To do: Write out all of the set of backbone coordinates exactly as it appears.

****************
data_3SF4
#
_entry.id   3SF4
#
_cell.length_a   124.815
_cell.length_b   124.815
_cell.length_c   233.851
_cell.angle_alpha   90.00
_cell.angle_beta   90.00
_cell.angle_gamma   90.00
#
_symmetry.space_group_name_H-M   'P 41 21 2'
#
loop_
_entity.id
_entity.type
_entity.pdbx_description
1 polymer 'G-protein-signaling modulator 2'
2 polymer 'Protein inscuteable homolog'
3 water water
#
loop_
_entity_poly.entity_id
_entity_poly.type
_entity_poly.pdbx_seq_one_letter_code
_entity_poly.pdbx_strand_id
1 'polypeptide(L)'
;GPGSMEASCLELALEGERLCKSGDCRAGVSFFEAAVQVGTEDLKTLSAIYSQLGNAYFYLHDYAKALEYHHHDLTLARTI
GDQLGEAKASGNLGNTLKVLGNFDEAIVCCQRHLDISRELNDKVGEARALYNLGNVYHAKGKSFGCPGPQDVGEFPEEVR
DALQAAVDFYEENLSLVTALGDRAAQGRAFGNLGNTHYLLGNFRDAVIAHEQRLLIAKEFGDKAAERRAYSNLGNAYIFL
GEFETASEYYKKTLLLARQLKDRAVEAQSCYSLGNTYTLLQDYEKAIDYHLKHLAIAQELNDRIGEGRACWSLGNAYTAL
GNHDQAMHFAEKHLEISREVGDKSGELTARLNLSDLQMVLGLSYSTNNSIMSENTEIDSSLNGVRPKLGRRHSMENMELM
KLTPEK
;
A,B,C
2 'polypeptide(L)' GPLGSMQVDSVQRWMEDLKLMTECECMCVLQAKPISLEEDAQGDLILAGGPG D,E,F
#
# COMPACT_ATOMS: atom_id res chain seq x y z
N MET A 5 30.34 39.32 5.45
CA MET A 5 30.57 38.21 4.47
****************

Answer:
data_3SF4
#
_entry.id   3SF4
#
_cell.length_a   124.815
_cell.length_b   124.815
_cell.length_c   233.851
_cell.angle_alpha   90.00
_cell.angle_beta   90.00
_cell.angle_gamma   90.00
#
_symmetry.space_group_name_H-M   'P 41 21 2'
#
loop_
_entity.id
_entity.type
_entity.pdbx_description
1 polymer 'G-protein-signaling modulator 2'
2 polymer 'Protein inscuteable homolog'
3 water water
#
loop_
_entity_poly.entity_id
_entity_poly.type
_entity_poly.pdbx_seq_one_letter_code
_entity_poly.pdbx_strand_id
1 'polypeptide(L)'
;GPGSMEASCLELALEGERLCKSGDCRAGVSFFEAAVQVGTEDLKTLSAIYSQLGNAYFYLHDYAKALEYHHHDLTLARTI
GDQLGEAKASGNLGNTLKVLGNFDEAIVCCQRHLDISRELNDKVGEARALYNLGNVYHAKGKSFGCPGPQDVGEFPEEVR
DALQAAVDFYEENLSLVTALGDRAAQGRAFGNLGNTHYLLGNFRDAVIAHEQRLLIAKEFGDKAAERRAYSNLGNAYIFL
GEFETASEYYKKTLLLARQLKDRAVEAQSCYSLGNTYTLLQDYEKAIDYHLKHLAIAQELNDRIGEGRACWSLGNAYTAL
GNHDQAMHFAEKHLEISREVGDKSGELTARLNLSDLQMVLGLSYSTNNSIMSENTEIDSSLNGVRPKLGRRHSMENMELM
KLTPEK
;
A,B,C
2 'polypeptide(L)' GPLGSMQVDSVQRWMEDLKLMTECECMCVLQAKPISLEEDAQGDLILAGGPG D,E,F
#
# COMPACT_ATOMS: atom_id res chain seq x y z
N MET A 5 30.34 39.32 5.45
CA MET A 5 30.57 38.21 4.47